Earlier during the discussions, it was only New Zealand that said that there had to be greater clarity on where the gaps in funding were and who stated that they would not stand in the way of a new finance facility. Overall, no developed Party rejected explicitly the idea of a new fund, however, they all reiterated that they wanted to explore all options, before deciding which option would be most suitable for the complexity and dimension of the problem at stake.

L&D is a global challenge that hits all countries in the world and all developed counties guaranteed their commitment to the field of L&D financing with a special focus on vulnerable countries. They also underlined the importance of the broader financial system and the fact that there was no need to rush into the creation of a single solution, before knowing the landscape of gaps and solutions and what could be covered by existing institutions. According to them setting up a new fund from “scratch” would be extremely time-consuming and would generate an excessive administrative burden, thus hindering the neediest regions from receiving support urgently. In addition, filling a new fund with money is typically more difficult than operating existing funds. They argue that if Parties really want the most effective, fastest solution, then setting up a new fund, which takes years, does not serve this purpose. For comparison: it took us six years to set the Green Climate Fund (GCF) up and running.

Overall, there has been some convergence of the acknowledgement of the needs and of the political will, but divergence remained on what will get funding to flow sooner. As of today, the Egyptian COP Presidency circulated a list of bullet points with the planned main elements of the cover decision of COP27, to which Parties could respond in the framework of an informal consultation. Most negotiating groups would consider a “Glasgow+” approach to be appropriate for the cover decision, meaning that their goal is to include all elements included in the Glasgow Climate Pact in a balanced fashion.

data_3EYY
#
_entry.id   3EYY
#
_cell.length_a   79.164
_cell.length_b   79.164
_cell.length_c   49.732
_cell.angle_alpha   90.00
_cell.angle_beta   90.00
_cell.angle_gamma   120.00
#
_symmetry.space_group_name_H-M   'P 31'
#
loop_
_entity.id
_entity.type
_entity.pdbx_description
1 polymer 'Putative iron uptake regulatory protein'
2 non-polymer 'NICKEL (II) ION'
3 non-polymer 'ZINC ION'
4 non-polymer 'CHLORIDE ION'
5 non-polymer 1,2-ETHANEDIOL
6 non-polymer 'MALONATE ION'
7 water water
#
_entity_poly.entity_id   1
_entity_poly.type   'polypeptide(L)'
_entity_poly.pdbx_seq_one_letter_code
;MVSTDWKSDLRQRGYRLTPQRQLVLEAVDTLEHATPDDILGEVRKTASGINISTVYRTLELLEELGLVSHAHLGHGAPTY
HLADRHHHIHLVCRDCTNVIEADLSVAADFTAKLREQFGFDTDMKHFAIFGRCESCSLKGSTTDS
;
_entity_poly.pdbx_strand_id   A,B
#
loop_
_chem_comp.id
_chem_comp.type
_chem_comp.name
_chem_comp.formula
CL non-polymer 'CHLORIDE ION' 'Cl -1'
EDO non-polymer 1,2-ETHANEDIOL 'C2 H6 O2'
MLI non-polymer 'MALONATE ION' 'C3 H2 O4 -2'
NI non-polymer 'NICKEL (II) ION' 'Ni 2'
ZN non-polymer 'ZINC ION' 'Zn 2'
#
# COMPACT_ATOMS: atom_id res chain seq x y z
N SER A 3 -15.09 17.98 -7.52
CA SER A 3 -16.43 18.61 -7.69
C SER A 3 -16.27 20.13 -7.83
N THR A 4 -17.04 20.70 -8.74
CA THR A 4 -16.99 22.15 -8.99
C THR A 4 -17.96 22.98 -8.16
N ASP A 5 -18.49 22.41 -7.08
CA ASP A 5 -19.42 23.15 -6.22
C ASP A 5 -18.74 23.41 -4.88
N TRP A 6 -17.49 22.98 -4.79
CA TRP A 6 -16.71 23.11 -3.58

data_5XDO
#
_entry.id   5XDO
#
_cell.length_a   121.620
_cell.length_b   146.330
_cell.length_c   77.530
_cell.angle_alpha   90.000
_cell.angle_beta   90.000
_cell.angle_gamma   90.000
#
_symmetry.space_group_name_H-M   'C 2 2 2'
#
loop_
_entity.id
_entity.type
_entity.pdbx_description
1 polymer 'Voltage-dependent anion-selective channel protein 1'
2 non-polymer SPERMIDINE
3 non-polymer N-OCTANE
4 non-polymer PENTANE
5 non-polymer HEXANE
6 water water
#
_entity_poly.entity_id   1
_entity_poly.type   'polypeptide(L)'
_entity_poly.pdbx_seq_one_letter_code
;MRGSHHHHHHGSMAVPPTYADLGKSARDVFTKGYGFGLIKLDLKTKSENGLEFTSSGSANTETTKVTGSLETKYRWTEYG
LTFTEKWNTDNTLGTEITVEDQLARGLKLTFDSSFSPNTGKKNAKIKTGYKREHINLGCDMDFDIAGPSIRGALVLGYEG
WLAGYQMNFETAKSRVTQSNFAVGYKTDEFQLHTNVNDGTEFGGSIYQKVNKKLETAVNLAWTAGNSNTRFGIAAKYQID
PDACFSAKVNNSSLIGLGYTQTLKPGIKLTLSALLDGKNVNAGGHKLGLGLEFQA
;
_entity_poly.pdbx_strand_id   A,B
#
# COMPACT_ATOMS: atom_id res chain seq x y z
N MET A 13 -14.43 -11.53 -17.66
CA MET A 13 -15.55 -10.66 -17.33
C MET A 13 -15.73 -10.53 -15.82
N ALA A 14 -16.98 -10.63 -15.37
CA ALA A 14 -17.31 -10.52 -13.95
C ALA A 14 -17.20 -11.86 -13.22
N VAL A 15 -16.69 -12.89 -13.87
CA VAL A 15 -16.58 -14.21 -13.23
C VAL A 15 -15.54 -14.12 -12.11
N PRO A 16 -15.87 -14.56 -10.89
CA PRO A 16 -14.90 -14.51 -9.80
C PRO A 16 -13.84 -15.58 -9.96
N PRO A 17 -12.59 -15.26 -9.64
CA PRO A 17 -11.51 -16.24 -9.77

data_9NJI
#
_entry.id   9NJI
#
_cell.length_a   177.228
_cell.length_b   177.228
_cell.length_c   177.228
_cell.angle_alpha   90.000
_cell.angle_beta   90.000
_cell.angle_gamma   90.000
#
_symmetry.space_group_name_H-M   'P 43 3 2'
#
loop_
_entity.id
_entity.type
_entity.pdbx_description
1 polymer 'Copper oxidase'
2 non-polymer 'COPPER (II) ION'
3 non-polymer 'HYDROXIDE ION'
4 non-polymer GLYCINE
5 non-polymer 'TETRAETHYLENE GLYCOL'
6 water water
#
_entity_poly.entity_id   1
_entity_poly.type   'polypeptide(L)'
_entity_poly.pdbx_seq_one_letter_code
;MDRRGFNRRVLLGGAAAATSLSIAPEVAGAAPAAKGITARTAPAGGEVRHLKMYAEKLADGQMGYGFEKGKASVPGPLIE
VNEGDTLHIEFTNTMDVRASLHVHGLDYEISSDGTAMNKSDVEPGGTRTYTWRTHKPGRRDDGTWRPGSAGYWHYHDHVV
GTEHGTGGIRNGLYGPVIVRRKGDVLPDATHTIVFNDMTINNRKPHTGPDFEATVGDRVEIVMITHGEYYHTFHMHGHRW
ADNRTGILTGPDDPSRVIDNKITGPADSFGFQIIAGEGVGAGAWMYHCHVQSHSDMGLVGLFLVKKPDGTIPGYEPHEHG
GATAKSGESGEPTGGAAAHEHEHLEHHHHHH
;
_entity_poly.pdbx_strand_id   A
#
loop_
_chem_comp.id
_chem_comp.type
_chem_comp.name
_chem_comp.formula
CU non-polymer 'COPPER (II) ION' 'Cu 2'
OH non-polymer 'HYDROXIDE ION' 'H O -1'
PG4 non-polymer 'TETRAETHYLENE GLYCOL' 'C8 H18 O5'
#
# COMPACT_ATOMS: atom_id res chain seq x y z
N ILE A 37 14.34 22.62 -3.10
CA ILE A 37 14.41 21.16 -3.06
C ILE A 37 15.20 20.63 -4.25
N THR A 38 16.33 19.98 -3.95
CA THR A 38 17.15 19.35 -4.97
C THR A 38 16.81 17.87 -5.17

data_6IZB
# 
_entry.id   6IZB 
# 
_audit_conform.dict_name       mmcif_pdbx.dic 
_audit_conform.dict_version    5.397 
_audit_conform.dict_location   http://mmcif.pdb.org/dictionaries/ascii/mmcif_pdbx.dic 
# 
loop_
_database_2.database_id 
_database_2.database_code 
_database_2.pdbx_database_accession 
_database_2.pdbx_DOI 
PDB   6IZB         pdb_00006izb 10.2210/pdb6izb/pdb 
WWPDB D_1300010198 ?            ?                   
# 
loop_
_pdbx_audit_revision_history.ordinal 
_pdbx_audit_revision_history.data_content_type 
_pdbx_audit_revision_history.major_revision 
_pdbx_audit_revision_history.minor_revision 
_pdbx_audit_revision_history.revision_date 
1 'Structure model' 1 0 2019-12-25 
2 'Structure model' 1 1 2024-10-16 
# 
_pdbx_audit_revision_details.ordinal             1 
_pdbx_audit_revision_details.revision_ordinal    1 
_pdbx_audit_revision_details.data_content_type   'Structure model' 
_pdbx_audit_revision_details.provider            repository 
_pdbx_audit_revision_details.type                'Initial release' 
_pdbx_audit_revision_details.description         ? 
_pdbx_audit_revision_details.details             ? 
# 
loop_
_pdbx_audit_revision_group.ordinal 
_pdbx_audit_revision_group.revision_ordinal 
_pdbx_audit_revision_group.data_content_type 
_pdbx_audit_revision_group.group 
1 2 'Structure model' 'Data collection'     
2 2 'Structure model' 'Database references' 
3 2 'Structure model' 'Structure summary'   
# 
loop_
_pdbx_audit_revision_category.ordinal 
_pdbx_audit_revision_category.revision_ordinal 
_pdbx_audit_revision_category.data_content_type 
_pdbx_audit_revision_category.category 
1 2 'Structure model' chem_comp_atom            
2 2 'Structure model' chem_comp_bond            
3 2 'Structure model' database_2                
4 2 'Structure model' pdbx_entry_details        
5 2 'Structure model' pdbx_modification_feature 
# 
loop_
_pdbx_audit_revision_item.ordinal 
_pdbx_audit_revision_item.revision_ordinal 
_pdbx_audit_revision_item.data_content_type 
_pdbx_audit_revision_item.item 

In this proposed cover decision text, there are already a lot of placeholders proposed by Parties on L&D. The text will definitely recognise that the implementation of the Paris Agreement must include actions related to averting, minimising and addressing L&D associated with the adverse impacts of climate change and the fact that the most vulnerable countries are at great risk to be significantly affected by L&D. Indeed, the projected adverse impacts and related L&D escalate with every increment of global warming, highlighting that L&D associated with the adverse effects of climate change take the form of extreme weather events as well as slow onset events and result in economic and non-economic losses and damages including through its impact on cultural values, human mobility and vulnerability of people forced to migrate and living in displacement and the lives and livelihoods of local communities and indigenous peoples. The text will most probably emphasise the urgency of scaling up action and support, as appropriate, including finance, technology transfer and capacity-building and that scaling up action and support requires significantly strengthened funding arrangements.

It is already a good sign that the text will acknowledge the relevant work undertaken outside the UNFCCC process in relation to activities of averting, minimising and addressing L&D, such as the V20/G7’s Global Climate Risk Shield, the InsuResilience Global Partnership for Climate and Disaster Risk Finance and Insurance solutions launched at the 2017 UN Climate Change Conference in Bonn and the WMO and UNSG’s Initiative on Early Warning Systems for All, considering them as useful contributions that can complement and mutually reinforce the progress aspired under the UNFCCC Framework, through a broader and diverse financial ecosystem which includes, but not limited to, innovative and hybrid sources of finance.

However, the dilemma remains: currently, no negotiating groups in this heated debate are willing to be bridge builders to the extent of destroying what they have already achieved, that is, results achieved by developed countries on emphasising the role of mitigation and on having a balanced package in the end; and the result achieved by developing countries to include a new sub-agenda item on L&D.